The FRB, FDIC and OCC issued an interim final rule to temporarily defer real estate-related appraisals and evaluations under the agencies’ interagency appraisal regulations for real estate-related financial transactions affected by COVID-19.  The agencies are deferring certain appraisals and evaluations for up to 120 days after closing of residential or commercial real estate loan transactions.  Transactions involving acquisition, development or construction of real estate are excluded from this interim rule.  The NCUA recently considered and adopted this rule.  These temporary provisions will expire on December 31, 2020, unless extended by the federal banking agencies.  In addition, the agencies, together with National Credit Union Administration and Consumer Financial Protection Bureau, in consultation with the Conference of State Bank Supervisors, issued a joint statement to address challenges relating to appraisals and evaluations for real estate-related financial transactions affected by COVID-19.  Links to both statements follow:;

Interim Rule Temporarily Lifts Six-Per-Month Limit on Savings Transfers (Regulation D)

The FRB issued an interim final rule to amend Regulation D to delete the six-per-month limit on convenience transfers from the “savings deposit” definition. The interim final rule allows depository institutions to suspend enforcement of the six transfer limit and to allow their customers to make an unlimited number of convenience transfers and withdrawals from their savings deposits at a time when financial events associated with the coronavirus pandemic have made such access more urgent.  The regulatory limit in Regulation D was the basis for distinguishing between reservable “transaction accounts” and non-reservable “savings accounts.”  The Board’s recent action reducing all reserve requirement ratios to zero has rendered this regulatory distinction unnecessary.  Concurrently, the FRB made temporary revisions to the FR 2900 series, FR Y-9, and FR 2886b reports to reflect the amendments to Regulation D.  A link follows:

B&I Guaranteed Loan Program Authorized by Rural Development Act Updated

Effective May 22, 2020, the RBCS, a Rural Development agency of the United States Department of Agriculture (USDA), issued an interim final rule to update the Business and Industry (B&I) Guaranteed Loan Program to allow flexibility to make available federal funds for guaranteed loans pursuant to the CARES Act in response to  the COVID-19 pandemic.  The B&I Guaranteed Loan Program was authorized by the Rural Development Act of 1972.  The loans are made by private lenders to rural businesses for the purpose of creating new businesses, expanding existing businesses, and for other purposes that create employment opportunities in rural America. 

The Rural Business-Cooperative Service (RBCS) is responsible for administering the B&I Guaranteed Loan Program.  Rural Development is a mission area within the USDA comprised of the Rural Utilities Service, Rural Housing Service and RBCS.  Its mission is to “increase economic opportunity and improve the quality of life in rural communities by providing the leadership, infrastructure, access to capital, and technical support that enables rural communities to prosper”.  To achieve its mission, Rural Development provides financial support through more than 40 programs including direct loans, grants, loan guarantees, and technical assistance to help improve the quality of life and provide the foundation for economic development in rural areas.  A link to the interim rule follows:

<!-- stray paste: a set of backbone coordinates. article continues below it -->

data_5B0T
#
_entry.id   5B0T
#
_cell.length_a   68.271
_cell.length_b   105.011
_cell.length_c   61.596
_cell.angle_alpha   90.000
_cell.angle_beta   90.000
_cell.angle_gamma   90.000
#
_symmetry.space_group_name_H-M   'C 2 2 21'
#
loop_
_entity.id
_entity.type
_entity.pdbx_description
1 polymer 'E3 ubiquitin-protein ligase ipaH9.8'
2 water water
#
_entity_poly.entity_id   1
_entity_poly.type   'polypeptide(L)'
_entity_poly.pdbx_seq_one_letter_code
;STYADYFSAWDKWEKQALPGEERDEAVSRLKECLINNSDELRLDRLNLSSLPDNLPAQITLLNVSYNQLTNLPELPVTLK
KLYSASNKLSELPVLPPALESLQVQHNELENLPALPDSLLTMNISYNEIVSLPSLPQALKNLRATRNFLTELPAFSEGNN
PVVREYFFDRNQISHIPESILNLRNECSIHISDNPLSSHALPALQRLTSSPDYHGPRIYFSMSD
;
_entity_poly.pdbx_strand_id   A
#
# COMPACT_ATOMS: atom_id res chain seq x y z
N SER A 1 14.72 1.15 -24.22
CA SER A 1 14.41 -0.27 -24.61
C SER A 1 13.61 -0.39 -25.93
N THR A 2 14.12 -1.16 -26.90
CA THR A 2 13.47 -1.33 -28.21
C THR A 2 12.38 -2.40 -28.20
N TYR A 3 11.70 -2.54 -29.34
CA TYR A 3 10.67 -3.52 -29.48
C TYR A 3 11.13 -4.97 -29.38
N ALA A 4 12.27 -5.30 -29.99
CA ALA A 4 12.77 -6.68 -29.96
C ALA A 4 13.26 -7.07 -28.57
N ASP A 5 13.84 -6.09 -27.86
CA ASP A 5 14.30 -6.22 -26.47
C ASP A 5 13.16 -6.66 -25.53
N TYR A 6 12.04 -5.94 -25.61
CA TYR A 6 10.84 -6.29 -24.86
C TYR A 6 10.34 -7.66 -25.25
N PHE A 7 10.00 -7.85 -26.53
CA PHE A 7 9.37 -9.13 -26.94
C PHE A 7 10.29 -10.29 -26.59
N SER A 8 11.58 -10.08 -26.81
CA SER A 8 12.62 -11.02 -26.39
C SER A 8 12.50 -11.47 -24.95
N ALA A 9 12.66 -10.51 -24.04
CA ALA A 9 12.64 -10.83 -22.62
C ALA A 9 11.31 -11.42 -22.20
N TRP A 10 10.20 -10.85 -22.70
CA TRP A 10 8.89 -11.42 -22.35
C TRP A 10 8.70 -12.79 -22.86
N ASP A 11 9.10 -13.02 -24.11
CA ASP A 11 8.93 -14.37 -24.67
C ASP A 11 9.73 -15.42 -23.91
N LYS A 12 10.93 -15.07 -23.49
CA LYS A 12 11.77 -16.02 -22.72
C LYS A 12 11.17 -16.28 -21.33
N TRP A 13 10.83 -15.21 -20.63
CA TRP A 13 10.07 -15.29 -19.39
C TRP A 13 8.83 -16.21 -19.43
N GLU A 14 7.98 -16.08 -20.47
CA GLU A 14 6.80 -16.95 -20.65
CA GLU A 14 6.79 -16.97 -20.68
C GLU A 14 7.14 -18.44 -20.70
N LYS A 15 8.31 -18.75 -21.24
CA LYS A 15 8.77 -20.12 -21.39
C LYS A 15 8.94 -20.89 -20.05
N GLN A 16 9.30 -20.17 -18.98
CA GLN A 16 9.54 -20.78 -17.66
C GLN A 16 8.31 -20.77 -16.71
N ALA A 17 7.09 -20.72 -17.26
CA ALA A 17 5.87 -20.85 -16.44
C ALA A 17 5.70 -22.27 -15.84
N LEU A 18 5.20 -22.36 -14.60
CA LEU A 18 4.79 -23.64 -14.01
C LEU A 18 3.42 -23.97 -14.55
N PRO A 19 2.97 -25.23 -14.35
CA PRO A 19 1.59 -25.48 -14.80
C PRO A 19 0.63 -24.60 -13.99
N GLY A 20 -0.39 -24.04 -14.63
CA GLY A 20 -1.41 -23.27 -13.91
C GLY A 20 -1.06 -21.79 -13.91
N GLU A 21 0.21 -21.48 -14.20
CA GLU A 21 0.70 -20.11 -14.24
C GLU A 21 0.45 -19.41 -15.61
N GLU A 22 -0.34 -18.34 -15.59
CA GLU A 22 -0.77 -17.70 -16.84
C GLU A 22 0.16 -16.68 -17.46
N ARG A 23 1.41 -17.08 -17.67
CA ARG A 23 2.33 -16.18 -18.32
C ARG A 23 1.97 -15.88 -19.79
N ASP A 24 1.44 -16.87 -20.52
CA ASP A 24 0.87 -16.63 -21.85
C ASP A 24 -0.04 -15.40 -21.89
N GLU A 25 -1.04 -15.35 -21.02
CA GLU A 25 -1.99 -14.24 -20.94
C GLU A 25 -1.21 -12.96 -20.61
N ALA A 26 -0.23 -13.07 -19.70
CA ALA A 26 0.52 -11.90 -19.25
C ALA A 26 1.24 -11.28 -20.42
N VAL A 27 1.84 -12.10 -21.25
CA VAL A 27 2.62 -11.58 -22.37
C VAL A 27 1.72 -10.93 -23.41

CFPB Announces Higher Than Ever Complaints; FTC Makes Certain State-Level Complaint Data Available

The CFPB recently stated that they have received “higher than ever” complaint volumes in March and April 2020, which means the likelihood of examiner focus naturally increases.  Many of us would likely agree that Complaint logs can be difficult to entirely rely on, (primarily) because of:

  • Employee uncertainty about what constitutes an “inquiry” versus a “complaint”
  • Decentralized, manual complaint receipt and handling

While there is no perfect one-size-fits-all solution, there may be an opportunity to modify certain practices to optimize complaint management.  Consider these processes to assess whether they are well-documented and being administered as intended:

  • How complaints are received and whether the means for capturing and tracking complaints from any of these sources is sound (e.g., website only, centralized email box or phone, through individual relationship managers, etc.).
  • Whether all employees know what constitutes a complaint versus an inquiry, and that employees know whom to contact when a complaint is received.
  • Compliance should (ideally) have a view of all complaints to affirm decisions on those that do or do not have potential compliance implications.
  • Review publicly available CFPB complaint data to ensure there are no complaints posted publicly that are excluded from the Bank’s Complaint Tracking Log/Database.  
  • Consider how and where complaints are recorded (e.g., in a log on a shared drive, or submitted to a centralized area or person in the Bank to record them, etc.) and whether they are easily accessible.